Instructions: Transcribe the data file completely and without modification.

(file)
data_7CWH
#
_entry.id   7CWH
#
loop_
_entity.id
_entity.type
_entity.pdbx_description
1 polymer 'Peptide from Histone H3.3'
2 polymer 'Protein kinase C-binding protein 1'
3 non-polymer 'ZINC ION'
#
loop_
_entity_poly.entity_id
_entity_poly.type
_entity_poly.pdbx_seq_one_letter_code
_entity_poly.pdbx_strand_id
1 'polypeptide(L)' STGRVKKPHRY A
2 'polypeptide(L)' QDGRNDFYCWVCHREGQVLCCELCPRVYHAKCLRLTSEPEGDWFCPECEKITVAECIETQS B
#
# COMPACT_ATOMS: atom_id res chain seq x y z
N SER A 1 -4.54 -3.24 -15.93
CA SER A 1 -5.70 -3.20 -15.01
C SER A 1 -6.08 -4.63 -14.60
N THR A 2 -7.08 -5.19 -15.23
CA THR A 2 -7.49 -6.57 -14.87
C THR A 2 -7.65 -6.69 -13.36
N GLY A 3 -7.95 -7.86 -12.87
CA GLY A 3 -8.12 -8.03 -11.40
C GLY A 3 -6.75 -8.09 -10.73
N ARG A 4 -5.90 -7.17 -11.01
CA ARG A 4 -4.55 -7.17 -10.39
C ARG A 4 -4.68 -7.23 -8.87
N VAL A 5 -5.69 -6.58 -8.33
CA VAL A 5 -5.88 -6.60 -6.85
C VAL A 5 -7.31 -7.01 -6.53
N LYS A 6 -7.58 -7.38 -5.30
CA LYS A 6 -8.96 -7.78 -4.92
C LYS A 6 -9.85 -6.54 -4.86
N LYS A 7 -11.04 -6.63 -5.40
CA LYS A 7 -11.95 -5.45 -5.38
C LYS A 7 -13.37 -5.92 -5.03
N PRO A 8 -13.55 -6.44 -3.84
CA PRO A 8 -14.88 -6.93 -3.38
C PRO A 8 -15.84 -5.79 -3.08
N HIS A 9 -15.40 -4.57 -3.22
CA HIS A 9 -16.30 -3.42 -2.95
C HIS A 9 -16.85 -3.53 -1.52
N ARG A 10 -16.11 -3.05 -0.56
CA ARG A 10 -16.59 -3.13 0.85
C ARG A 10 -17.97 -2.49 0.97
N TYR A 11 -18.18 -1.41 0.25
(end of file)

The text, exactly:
data_7CWH
#
_entry.id   7CWH
#
loop_
_entity.id
_entity.type
_entity.pdbx_description
1 polymer 'Peptide from Histone H3.3'
2 polymer 'Protein kinase C-binding protein 1'
3 non-polymer 'ZINC ION'
#
loop_
_entity_poly.entity_id
_entity_poly.type
_entity_poly.pdbx_seq_one_letter_code
_entity_poly.pdbx_strand_id
1 'polypeptide(L)' STGRVKKPHRY A
2 'polypeptide(L)' QDGRNDFYCWVCHREGQVLCCELCPRVYHAKCLRLTSEPEGDWFCPECEKITVAECIETQS B
#
# COMPACT_ATOMS: atom_id res chain seq x y z
N SER A 1 -4.54 -3.24 -15.93
CA SER A 1 -5.70 -3.20 -15.01
C SER A 1 -6.08 -4.63 -14.60
N THR A 2 -7.08 -5.19 -15.23
CA THR A 2 -7.49 -6.57 -14.87
C THR A 2 -7.65 -6.69 -13.36
N GLY A 3 -7.95 -7.86 -12.87
CA GLY A 3 -8.12 -8.03 -11.40
C GLY A 3 -6.75 -8.09 -10.73
N ARG A 4 -5.90 -7.17 -11.01
CA ARG A 4 -4.55 -7.17 -10.39
C ARG A 4 -4.68 -7.23 -8.87
N VAL A 5 -5.69 -6.58 -8.33
CA VAL A 5 -5.88 -6.60 -6.85
C VAL A 5 -7.31 -7.01 -6.53
N LYS A 6 -7.58 -7.38 -5.30
CA LYS A 6 -8.96 -7.78 -4.92
C LYS A 6 -9.85 -6.54 -4.86
N LYS A 7 -11.04 -6.63 -5.40
CA LYS A 7 -11.95 -5.45 -5.38
C LYS A 7 -13.37 -5.92 -5.03
N PRO A 8 -13.55 -6.44 -3.84
CA PRO A 8 -14.88 -6.93 -3.38
C PRO A 8 -15.84 -5.79 -3.08
N HIS A 9 -15.40 -4.57 -3.22
CA HIS A 9 -16.30 -3.42 -2.95
C HIS A 9 -16.85 -3.53 -1.52
N ARG A 10 -16.11 -3.05 -0.56
CA ARG A 10 -16.59 -3.13 0.85
C ARG A 10 -17.97 -2.49 0.97
N TYR A 11 -18.18 -1.41 0.25